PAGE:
i. Restlessness – Cannot sit still; cannot wait to get back to the game

ii. Irritability – Whining and angry responses are common

iii. Negotiation – “If I go outside for an hour, can I come back in and play Fortnite?” Negotiation goes both ways: A child will try to negotiate with you (see above example), but parents will also negotiate for performance purposes (see below). Similar to an individual with substance issues, I find children will go to great lengths to get their next fix. And that is what it is — a fix. Children are negotiating and bargaining to fulfill their addiction

iv. Depressive Symptoms – Feelings of loss and sadness; isolation; and believe it or not, worthlessness. In my practice, children who play Fortnite (and many others) are not only upset when they lose, but are often told they suck or they are not wanted on the ‘team.’ While many may not recognize this as bullying, it is. And unfortunately, there is not a whole lot we can do about it

2. Cognitive Difficulties

i. Difficulty concentrating on anything but the game – Cannot respond to you while playing; are not paying attention; unable to sit for extended periods of time (e.g., at school) but able to sit for hours gaming

ii. Difficulty falling asleep or staying asleep – All they want to do is play Fortnite. Nightmares and a sudden fear of the dark has been a common theme in-session as well. If you notice your child is suddenly sleeping with the door closed because the hallway and dark freaks them out, are talking in their sleep (e.g., sound scared), cannot settle into restful sleep, or waking up at 5:00 a.m. to game, shut it down.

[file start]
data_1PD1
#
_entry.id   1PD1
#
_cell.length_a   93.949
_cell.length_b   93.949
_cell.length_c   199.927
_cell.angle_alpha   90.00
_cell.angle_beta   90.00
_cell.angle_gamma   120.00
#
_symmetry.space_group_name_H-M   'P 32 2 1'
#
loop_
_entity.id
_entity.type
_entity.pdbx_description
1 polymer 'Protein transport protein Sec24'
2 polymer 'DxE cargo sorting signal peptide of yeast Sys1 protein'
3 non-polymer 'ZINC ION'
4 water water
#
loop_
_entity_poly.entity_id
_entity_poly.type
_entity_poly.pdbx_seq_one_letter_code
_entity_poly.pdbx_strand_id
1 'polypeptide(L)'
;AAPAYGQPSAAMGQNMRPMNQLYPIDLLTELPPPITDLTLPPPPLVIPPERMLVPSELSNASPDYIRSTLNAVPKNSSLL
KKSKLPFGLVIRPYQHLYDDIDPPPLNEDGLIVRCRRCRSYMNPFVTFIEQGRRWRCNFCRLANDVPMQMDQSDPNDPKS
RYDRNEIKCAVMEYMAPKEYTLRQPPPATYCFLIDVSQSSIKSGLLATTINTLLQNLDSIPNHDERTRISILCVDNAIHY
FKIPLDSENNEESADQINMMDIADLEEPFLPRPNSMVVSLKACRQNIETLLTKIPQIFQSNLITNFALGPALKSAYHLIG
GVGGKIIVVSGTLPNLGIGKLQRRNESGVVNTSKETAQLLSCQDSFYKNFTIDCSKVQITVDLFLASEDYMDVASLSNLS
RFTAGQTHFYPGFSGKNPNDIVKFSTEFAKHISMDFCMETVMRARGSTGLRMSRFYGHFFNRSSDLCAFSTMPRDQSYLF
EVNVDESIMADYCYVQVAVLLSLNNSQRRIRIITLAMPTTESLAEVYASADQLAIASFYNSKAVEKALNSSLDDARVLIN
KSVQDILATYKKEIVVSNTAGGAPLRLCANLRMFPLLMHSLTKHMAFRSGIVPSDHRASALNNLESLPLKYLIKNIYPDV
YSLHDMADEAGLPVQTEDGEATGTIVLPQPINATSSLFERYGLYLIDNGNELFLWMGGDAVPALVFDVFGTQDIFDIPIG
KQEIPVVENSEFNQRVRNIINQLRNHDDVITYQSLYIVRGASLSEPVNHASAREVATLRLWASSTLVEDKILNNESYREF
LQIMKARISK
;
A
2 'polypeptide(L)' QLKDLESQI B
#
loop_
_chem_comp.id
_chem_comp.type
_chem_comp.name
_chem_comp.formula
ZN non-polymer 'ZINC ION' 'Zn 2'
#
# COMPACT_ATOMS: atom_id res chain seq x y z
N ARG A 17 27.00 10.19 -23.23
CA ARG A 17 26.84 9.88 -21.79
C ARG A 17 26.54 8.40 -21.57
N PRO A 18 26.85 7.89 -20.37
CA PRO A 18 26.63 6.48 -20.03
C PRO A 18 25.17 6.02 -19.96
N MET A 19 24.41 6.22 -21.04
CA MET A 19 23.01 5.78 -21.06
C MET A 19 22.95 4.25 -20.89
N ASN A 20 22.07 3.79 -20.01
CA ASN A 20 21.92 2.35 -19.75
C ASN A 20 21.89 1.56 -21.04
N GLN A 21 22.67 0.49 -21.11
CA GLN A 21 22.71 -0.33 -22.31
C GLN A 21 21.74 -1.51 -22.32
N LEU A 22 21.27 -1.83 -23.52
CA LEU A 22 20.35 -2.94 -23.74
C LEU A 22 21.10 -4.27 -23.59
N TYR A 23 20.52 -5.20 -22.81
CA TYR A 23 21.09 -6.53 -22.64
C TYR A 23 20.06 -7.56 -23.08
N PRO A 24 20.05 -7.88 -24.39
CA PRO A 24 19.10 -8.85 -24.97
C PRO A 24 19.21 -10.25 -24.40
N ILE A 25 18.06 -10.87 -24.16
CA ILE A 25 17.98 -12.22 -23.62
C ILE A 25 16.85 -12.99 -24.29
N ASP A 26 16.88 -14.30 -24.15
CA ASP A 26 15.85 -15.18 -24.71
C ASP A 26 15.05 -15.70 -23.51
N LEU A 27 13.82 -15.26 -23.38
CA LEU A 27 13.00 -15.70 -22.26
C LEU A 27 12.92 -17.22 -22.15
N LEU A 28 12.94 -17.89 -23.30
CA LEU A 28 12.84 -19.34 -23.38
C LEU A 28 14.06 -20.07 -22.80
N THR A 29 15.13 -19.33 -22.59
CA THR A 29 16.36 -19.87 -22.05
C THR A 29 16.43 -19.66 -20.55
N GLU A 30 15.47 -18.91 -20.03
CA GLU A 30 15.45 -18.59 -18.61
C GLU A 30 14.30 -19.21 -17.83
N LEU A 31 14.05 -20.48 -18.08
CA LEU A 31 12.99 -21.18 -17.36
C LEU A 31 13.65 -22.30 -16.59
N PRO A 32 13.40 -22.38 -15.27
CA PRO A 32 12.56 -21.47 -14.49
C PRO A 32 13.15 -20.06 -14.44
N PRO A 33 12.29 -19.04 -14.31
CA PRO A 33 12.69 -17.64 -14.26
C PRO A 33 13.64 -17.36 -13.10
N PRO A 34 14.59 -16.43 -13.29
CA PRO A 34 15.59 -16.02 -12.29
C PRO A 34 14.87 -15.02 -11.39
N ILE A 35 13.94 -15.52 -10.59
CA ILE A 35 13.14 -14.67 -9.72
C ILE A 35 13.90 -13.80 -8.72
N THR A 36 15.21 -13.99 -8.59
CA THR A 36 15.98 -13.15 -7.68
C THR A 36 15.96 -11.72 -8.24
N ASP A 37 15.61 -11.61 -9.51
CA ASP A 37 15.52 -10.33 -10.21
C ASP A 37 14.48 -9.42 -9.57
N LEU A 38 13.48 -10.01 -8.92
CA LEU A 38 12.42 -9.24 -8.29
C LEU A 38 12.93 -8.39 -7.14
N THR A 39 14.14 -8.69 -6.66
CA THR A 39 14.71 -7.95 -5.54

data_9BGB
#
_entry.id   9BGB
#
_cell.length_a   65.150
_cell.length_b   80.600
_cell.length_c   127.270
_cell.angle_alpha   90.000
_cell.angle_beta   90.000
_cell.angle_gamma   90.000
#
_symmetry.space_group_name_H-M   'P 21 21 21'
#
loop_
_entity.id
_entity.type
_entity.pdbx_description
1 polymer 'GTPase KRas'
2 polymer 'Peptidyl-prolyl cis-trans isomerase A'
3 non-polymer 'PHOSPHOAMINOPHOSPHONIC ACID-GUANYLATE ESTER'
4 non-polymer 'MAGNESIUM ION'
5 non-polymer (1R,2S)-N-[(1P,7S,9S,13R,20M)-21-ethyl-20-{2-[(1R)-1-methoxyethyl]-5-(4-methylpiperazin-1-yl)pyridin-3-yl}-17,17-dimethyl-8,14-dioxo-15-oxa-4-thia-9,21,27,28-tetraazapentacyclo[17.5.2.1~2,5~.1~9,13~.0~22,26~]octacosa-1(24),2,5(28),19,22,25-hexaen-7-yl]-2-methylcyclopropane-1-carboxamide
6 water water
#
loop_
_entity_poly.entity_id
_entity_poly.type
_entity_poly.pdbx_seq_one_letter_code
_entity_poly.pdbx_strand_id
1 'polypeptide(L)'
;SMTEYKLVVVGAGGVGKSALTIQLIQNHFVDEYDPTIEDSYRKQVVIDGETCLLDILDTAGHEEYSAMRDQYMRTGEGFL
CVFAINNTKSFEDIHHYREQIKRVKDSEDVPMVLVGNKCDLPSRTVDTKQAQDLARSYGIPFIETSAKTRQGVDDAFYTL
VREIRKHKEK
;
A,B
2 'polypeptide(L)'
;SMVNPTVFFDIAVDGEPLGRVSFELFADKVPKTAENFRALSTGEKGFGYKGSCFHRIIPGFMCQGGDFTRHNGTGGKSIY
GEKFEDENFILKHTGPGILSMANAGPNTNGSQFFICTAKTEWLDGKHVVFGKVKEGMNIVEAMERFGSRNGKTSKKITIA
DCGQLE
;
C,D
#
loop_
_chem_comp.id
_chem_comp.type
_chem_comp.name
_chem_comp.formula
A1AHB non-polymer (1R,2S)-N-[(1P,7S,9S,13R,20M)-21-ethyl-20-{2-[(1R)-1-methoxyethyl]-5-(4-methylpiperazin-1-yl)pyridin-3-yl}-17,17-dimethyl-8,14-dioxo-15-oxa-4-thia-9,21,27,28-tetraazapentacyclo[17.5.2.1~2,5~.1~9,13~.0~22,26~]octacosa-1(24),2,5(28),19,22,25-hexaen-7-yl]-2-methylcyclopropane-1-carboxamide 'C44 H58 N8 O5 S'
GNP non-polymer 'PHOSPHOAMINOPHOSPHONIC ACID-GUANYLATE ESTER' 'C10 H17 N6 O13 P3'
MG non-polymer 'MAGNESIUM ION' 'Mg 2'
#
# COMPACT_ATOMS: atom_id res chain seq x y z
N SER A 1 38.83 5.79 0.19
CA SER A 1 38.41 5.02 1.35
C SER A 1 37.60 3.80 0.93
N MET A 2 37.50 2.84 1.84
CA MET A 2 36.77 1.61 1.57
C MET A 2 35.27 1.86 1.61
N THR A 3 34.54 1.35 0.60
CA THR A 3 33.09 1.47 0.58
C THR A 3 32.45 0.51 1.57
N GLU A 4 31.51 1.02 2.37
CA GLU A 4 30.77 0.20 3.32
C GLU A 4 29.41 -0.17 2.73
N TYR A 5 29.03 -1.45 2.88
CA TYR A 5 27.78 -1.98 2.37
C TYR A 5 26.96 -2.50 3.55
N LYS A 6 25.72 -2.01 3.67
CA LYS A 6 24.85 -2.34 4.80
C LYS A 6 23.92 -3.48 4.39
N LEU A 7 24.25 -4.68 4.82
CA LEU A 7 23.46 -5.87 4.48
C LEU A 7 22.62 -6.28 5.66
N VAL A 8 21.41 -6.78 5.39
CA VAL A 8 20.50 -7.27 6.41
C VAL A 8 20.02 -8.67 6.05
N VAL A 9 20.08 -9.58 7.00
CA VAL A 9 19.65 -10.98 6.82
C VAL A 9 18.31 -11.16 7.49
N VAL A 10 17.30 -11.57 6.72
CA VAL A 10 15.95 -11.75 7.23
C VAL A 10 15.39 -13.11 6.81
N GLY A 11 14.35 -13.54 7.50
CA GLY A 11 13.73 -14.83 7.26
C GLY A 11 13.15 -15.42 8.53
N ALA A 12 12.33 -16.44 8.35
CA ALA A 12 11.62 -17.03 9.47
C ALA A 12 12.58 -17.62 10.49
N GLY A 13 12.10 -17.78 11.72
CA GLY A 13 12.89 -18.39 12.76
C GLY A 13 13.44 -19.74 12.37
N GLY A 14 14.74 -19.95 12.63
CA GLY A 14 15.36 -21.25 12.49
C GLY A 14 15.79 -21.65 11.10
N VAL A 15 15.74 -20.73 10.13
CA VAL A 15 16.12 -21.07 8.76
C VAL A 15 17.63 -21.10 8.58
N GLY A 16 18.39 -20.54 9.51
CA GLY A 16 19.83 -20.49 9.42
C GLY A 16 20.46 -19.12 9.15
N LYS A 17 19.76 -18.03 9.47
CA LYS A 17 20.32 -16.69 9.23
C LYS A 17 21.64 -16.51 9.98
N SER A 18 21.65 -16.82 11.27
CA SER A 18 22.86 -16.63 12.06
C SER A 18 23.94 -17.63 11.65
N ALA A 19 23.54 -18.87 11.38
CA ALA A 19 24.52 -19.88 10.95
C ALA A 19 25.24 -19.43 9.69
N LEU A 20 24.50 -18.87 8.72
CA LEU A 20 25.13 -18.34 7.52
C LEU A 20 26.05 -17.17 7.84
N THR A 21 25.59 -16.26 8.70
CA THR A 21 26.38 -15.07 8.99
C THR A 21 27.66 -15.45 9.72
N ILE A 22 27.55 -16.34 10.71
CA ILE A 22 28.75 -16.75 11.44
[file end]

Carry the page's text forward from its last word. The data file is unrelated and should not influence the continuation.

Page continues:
iii. Difficulty with memory… other than where they will land/glide on the Fortnite map, what time their online “friends” will be on, and what activities they may or may not have that will prevent them from playing (i.e., what time they can get back to gaming). When our attention is focused so intently on one thing, it is difficult for us to retain new information or learning. For individuals with obsessive personalities, this might hit home a little harder.

3. Swearing and Disrespectful Behaviour

i. Potty mouth – Listen to some of the players who have headsets. I can almost guarantee you will not like what you hear. Some kids have yelled “You suck! Newb…” When I ask my son to turn the volume off, he tells me he cannot because he will not know what his team is doing, and he needs to listen. This is a common theme not only in my household. On top of that, children are learning swear words, as it is next to impossible to regulate what comes out of the mouths of other children. It is no wonder young people come into my office with a well-rounded swearing vocabulary. Add hurtful words to a child with insecurities, and you may have more complicated issues on your hands.

ii. Shushing – Many, and I mean many parents have come into session because their child has ‘shushed’ them while playing. In my world, that is basically telling your parents to shut up. That is not okay. 

iii. Take the L